Louisa May Alcott's short story collection, Spinning Wheel Stories, is a great illustration of the way that fiber gives us the space to connect and work through our world views. With albeit slightly dated nineteenth-century morality, Spinning Wheel Stories introduces us to a group of children caught inside because of bad weather. They find a spinning wheel in the attic, and their grandmother teaches them how to use it while telling them a series of stories illustrating various morals. The collection isn't as rich or wonderfully complicated as other works by Alcott, but it does speak to what we know about fiber, identity-formation, and the art of conversation.
How many of us are known as "the knitter" or "the crocheter" or "the spinner" or "the yarn person" among our relatives, coworkers, and group of friends? What kinds of conversations has your fiber interest started?
I often find that if I take my knitting to places where I have to wait--the doctor's office, the auto repair shop, etc.--people will engage in some pretty interesting behaviors. Some will sit and stare at what I'm doing. I often assume those people either really want to know how to knit or crochet or they have never seen someone knit or crochet. Others will just ignore what I'm doing. And still others will take that as an opening to begin a conversation. Those conversations are fairly wide-ranging. Sometimes they want to tell me about someone they know who also knits or crochets or spins or weaves. Sometimes they want to ask me where I learned because they want to know how. Sometimes they are already a stitcher/spinner/weaver, and they want to chat about yarn and pattern choices. Typically, if someone talks to me when I'm working on a project, the conversation will be pretty interesting.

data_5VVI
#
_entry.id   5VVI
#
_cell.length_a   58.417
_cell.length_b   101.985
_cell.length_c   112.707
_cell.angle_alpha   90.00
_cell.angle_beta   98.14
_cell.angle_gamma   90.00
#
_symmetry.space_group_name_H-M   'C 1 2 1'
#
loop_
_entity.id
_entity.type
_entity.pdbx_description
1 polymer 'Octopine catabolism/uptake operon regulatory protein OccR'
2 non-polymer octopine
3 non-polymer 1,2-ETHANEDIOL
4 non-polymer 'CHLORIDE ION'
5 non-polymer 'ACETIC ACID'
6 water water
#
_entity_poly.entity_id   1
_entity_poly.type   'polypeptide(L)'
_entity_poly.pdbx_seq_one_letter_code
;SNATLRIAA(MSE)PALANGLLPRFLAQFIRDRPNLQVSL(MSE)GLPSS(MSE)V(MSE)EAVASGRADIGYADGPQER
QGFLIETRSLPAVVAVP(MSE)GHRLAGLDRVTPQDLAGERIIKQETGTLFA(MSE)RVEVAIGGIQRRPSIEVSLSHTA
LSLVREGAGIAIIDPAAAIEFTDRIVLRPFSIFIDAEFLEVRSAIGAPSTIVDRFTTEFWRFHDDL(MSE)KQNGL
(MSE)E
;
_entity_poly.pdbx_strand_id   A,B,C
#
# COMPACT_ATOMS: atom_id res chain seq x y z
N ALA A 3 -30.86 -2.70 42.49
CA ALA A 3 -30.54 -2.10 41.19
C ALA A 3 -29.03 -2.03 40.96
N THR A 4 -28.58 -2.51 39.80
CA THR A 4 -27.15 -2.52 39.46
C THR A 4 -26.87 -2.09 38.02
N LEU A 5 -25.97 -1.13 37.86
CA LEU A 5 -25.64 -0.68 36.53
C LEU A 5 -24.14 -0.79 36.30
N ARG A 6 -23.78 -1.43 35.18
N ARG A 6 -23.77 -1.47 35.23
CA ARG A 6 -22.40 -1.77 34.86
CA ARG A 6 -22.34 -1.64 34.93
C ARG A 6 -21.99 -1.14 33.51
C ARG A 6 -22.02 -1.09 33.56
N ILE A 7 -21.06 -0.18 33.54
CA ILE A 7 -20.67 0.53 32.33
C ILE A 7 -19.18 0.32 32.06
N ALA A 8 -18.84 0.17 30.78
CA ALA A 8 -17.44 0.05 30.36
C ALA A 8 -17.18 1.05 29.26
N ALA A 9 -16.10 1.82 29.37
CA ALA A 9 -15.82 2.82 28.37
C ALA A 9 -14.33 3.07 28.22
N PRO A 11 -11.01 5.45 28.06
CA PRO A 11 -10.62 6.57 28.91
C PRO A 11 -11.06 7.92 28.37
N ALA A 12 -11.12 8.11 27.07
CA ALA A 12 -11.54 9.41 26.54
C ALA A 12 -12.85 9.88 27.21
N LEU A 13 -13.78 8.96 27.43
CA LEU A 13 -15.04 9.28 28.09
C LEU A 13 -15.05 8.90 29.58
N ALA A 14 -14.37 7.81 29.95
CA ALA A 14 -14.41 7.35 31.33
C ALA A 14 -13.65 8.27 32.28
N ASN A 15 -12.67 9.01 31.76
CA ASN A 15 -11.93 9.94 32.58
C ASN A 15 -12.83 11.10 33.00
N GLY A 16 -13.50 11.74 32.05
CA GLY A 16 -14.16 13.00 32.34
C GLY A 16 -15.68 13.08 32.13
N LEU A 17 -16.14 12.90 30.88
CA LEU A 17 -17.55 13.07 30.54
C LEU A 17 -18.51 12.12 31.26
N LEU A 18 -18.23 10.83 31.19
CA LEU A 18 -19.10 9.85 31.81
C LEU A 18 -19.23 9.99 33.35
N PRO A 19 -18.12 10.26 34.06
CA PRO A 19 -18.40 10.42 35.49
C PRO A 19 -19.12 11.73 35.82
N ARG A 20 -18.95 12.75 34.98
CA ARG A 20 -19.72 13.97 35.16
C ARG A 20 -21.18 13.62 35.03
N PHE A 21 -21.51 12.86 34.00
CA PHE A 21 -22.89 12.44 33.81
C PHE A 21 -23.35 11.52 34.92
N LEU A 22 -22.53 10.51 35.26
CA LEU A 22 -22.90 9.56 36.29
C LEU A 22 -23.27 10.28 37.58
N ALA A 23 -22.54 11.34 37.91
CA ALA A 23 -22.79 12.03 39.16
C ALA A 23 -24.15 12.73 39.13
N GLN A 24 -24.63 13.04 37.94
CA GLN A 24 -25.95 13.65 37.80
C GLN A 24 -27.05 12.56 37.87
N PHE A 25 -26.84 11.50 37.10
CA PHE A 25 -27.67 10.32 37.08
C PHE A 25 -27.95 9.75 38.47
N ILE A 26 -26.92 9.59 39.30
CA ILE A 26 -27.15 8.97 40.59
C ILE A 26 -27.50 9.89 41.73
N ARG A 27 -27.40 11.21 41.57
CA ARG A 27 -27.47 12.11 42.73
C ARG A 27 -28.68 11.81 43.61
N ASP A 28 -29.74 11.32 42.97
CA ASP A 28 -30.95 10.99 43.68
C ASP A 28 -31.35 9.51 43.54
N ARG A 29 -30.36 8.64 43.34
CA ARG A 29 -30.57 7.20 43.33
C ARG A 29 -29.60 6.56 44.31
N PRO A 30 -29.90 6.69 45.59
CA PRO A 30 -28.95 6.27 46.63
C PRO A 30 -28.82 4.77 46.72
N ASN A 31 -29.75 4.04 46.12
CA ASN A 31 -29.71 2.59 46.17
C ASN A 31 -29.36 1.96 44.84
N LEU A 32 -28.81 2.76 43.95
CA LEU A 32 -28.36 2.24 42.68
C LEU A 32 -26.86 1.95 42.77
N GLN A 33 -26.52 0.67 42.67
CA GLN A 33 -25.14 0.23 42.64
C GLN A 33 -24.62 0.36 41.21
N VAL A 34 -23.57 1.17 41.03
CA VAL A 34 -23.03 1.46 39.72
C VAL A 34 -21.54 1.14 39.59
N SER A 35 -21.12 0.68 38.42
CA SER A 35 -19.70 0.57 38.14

As for my circle of friends... some are crafters. Some have absolutely no idea how to tell the difference between a crochet hook and a knitting needle. Our yarn conversations are also pretty wide ranging. My fellow crafters and I will dive into the weeds and discuss yarn brands, color choices, stitching techniques, designers... you name it, and we'll probably have a conversation about it. My non-craft-inclined friends are funny. One of them allows me to talk about all sorts of things yarn and fiber related even though he doesn't really know about either, but has since picked up quite a bit of the terminology and has even Googled a number of the things I've talked about. Another let's me talk but still really has no idea about the world of yarn but is wonderfully supportive whenever I send him something handmade, although I'm still a little sore about the time I made him a pair of socks and his first question was whether or not he could throw them in the washer.
Regardless, the little discourse communities that we create for ourselves can be wonderfully enriching and allow us to explore the numerous aspects of our crafts from a variety of perspectives.